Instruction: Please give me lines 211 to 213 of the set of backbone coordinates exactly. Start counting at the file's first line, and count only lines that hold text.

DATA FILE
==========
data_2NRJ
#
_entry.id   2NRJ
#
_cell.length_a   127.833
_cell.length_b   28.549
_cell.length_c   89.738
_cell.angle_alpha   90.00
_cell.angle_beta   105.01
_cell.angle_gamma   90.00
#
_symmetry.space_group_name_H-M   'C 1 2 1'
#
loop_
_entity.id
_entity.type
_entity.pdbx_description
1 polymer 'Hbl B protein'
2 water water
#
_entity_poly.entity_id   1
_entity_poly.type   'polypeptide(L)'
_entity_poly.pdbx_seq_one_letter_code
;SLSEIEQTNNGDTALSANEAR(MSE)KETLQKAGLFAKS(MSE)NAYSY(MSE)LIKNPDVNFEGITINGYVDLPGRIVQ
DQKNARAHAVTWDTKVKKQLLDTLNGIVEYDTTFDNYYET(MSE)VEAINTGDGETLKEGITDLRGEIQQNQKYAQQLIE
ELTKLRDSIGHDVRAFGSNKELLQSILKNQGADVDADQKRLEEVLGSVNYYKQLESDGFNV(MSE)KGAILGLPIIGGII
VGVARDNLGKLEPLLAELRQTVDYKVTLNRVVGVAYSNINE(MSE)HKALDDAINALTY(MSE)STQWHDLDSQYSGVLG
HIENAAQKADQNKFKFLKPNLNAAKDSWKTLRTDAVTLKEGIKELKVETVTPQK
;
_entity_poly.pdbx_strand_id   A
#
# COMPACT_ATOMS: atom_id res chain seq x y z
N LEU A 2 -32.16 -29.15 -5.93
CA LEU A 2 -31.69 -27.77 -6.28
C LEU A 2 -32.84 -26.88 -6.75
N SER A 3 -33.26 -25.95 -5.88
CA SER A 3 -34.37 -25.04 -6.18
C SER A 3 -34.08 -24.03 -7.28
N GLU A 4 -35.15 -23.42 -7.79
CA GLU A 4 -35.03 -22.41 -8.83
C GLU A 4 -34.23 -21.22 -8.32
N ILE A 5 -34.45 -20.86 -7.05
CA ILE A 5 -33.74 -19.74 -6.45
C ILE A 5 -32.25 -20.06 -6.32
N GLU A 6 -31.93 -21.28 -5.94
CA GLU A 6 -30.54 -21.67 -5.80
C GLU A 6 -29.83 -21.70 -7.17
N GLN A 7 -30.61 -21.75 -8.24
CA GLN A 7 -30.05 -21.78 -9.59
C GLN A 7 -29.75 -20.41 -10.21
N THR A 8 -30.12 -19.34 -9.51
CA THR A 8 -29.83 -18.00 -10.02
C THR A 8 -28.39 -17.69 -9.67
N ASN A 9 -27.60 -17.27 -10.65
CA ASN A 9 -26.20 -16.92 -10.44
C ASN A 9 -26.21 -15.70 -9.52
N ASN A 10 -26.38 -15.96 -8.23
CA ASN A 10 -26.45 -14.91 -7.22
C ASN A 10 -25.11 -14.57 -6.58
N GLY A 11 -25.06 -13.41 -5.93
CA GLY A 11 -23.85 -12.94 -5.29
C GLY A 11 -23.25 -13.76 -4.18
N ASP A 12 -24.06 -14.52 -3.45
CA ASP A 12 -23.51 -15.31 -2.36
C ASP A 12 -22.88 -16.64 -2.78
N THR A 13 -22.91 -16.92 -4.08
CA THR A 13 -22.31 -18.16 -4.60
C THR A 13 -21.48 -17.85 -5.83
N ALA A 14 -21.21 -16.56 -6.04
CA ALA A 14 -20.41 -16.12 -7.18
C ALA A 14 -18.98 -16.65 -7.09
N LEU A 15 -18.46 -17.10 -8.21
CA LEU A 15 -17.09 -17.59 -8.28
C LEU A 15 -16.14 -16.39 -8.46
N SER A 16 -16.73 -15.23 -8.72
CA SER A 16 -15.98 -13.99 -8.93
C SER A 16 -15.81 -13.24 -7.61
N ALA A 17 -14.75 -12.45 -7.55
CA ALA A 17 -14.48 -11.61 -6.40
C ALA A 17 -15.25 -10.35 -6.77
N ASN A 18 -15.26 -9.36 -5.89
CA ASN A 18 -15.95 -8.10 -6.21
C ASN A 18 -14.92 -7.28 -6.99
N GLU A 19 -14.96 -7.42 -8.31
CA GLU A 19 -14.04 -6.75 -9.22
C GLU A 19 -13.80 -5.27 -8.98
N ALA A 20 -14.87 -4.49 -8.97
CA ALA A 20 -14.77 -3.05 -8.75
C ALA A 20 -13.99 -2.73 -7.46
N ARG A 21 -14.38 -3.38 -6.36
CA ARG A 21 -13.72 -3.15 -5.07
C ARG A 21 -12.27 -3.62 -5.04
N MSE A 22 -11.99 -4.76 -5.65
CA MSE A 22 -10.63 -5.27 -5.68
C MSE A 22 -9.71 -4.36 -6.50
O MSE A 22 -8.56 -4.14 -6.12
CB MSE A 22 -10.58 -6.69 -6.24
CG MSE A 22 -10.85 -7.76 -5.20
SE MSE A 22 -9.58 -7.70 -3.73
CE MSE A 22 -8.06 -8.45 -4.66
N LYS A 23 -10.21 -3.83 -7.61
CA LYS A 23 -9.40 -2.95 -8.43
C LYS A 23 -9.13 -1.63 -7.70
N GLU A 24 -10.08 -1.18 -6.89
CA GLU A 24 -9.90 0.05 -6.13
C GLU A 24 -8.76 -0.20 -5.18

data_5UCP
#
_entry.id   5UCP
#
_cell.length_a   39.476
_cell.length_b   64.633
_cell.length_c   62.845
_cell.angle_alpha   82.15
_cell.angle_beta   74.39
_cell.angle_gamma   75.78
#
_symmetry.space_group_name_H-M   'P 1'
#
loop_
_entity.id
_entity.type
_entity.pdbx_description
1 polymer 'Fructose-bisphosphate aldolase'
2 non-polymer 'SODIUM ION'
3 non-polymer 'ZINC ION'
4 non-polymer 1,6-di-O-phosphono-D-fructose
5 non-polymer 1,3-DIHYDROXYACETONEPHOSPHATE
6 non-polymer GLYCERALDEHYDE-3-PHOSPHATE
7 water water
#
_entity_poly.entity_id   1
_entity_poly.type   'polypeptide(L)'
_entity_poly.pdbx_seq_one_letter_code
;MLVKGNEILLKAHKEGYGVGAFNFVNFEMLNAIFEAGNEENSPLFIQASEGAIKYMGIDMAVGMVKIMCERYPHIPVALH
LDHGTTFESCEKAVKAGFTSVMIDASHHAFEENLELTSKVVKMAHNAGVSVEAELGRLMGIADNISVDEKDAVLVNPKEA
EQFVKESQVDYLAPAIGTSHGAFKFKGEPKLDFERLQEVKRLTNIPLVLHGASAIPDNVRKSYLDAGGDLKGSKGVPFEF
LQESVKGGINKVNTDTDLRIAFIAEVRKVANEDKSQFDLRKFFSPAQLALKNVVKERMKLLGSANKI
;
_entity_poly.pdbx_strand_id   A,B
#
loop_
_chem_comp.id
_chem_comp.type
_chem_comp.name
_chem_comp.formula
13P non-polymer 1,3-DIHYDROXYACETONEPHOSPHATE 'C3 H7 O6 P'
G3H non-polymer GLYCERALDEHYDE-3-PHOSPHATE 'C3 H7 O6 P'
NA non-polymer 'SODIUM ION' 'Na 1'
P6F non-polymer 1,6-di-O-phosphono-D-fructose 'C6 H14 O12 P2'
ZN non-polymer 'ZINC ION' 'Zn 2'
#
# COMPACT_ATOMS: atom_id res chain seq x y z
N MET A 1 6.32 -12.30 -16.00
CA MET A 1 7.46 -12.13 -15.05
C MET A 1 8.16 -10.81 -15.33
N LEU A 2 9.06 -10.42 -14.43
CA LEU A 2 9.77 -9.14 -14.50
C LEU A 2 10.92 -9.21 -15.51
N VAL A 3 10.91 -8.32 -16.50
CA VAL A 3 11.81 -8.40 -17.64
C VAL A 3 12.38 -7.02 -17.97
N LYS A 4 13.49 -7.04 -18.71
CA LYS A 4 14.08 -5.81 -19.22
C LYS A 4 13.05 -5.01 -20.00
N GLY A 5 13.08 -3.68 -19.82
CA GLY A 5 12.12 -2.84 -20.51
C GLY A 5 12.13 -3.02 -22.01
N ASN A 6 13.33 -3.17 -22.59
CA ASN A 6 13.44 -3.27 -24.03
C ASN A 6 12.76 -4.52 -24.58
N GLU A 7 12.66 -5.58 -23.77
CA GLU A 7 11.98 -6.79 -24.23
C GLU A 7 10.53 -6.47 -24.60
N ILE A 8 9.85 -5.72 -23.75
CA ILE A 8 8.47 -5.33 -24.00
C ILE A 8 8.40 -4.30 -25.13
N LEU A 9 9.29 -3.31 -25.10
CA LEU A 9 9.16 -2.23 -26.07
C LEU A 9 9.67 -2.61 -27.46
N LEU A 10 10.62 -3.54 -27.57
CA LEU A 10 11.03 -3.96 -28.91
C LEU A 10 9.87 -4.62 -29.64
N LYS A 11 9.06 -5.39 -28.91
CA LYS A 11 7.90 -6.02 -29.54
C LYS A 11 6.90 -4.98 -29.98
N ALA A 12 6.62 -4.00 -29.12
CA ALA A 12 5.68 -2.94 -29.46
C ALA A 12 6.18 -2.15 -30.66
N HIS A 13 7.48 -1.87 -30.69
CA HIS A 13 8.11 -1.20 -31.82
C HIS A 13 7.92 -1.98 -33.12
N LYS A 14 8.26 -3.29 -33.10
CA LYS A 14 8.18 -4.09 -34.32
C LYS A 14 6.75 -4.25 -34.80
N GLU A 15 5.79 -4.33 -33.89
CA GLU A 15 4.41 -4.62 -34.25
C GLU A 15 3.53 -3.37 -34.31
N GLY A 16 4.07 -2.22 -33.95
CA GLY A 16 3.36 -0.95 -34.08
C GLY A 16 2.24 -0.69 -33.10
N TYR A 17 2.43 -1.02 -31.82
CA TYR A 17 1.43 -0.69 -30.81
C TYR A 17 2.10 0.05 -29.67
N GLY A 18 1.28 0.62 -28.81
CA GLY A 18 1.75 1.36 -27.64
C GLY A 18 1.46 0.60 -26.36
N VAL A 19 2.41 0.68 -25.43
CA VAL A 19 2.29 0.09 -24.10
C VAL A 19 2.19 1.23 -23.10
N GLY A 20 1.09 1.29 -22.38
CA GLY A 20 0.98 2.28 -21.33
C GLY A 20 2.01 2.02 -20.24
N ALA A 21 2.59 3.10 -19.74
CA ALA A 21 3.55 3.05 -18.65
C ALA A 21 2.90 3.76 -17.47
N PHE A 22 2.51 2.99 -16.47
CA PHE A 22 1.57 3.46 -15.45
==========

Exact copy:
N GLY A 20 1.09 1.29 -22.38
CA GLY A 20 0.98 2.28 -21.33
C GLY A 20 2.01 2.02 -20.24